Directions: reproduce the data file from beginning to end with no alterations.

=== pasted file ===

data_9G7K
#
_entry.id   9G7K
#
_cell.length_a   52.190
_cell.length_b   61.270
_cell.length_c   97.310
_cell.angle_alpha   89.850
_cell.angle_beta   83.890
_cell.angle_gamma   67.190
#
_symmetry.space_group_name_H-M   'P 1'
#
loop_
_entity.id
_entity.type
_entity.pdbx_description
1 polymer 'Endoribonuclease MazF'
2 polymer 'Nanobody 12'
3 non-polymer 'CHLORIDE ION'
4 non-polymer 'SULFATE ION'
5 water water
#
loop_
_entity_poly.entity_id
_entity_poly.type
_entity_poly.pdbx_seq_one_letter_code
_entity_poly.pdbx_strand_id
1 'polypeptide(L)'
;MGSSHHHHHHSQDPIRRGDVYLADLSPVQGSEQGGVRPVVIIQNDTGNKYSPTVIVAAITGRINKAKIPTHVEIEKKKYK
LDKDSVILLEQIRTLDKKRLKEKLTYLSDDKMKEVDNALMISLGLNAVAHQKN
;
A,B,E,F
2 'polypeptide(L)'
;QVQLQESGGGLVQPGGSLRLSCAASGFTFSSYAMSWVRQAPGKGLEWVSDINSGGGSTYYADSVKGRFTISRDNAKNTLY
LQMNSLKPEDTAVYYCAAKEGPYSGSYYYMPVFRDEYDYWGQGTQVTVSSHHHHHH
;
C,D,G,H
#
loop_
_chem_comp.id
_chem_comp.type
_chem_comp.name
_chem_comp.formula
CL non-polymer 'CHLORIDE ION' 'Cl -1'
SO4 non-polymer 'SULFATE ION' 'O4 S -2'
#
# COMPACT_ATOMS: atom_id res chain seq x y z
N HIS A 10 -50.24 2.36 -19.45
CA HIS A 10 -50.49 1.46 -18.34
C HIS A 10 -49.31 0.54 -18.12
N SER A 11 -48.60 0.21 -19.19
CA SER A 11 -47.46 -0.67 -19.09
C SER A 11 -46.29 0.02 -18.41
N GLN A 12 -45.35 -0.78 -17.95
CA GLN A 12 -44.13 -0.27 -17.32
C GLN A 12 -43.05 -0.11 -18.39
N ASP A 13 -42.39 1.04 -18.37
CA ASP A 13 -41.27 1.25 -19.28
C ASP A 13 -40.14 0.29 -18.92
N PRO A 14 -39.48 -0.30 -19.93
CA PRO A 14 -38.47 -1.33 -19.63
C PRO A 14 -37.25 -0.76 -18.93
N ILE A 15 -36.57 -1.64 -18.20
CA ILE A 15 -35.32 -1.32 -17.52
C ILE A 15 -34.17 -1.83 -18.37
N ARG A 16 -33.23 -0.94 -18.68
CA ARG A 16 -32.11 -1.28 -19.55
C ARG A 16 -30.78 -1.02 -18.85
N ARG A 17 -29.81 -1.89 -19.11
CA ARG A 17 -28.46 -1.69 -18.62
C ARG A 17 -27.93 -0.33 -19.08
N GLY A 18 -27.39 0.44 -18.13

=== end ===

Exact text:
data_9G7K
#
_entry.id   9G7K
#
_cell.length_a   52.190
_cell.length_b   61.270
_cell.length_c   97.310
_cell.angle_alpha   89.850
_cell.angle_beta   83.890
_cell.angle_gamma   67.190
#
_symmetry.space_group_name_H-M   'P 1'
#
loop_
_entity.id
_entity.type
_entity.pdbx_description
1 polymer 'Endoribonuclease MazF'
2 polymer 'Nanobody 12'
3 non-polymer 'CHLORIDE ION'
4 non-polymer 'SULFATE ION'
5 water water
#
loop_
_entity_poly.entity_id
_entity_poly.type
_entity_poly.pdbx_seq_one_letter_code
_entity_poly.pdbx_strand_id
1 'polypeptide(L)'
;MGSSHHHHHHSQDPIRRGDVYLADLSPVQGSEQGGVRPVVIIQNDTGNKYSPTVIVAAITGRINKAKIPTHVEIEKKKYK
LDKDSVILLEQIRTLDKKRLKEKLTYLSDDKMKEVDNALMISLGLNAVAHQKN
;
A,B,E,F
2 'polypeptide(L)'
;QVQLQESGGGLVQPGGSLRLSCAASGFTFSSYAMSWVRQAPGKGLEWVSDINSGGGSTYYADSVKGRFTISRDNAKNTLY
LQMNSLKPEDTAVYYCAAKEGPYSGSYYYMPVFRDEYDYWGQGTQVTVSSHHHHHH
;
C,D,G,H
#
loop_
_chem_comp.id
_chem_comp.type
_chem_comp.name
_chem_comp.formula
CL non-polymer 'CHLORIDE ION' 'Cl -1'
SO4 non-polymer 'SULFATE ION' 'O4 S -2'
#
# COMPACT_ATOMS: atom_id res chain seq x y z
N HIS A 10 -50.24 2.36 -19.45
CA HIS A 10 -50.49 1.46 -18.34
C HIS A 10 -49.31 0.54 -18.12
N SER A 11 -48.60 0.21 -19.19
CA SER A 11 -47.46 -0.67 -19.09
C SER A 11 -46.29 0.02 -18.41
N GLN A 12 -45.35 -0.78 -17.95
CA GLN A 12 -44.13 -0.27 -17.32
C GLN A 12 -43.05 -0.11 -18.39
N ASP A 13 -42.39 1.04 -18.37
CA ASP A 13 -41.27 1.25 -19.28
C ASP A 13 -40.14 0.29 -18.92
N PRO A 14 -39.48 -0.30 -19.93
CA PRO A 14 -38.47 -1.33 -19.63
C PRO A 14 -37.25 -0.76 -18.93
N ILE A 15 -36.57 -1.64 -18.20
CA ILE A 15 -35.32 -1.32 -17.52
C ILE A 15 -34.17 -1.83 -18.37
N ARG A 16 -33.23 -0.94 -18.68
CA ARG A 16 -32.11 -1.28 -19.55
C ARG A 16 -30.78 -1.02 -18.85
N ARG A 17 -29.81 -1.89 -19.11
CA ARG A 17 -28.46 -1.69 -18.62
C ARG A 17 -27.93 -0.33 -19.08
N GLY A 18 -27.39 0.44 -18.13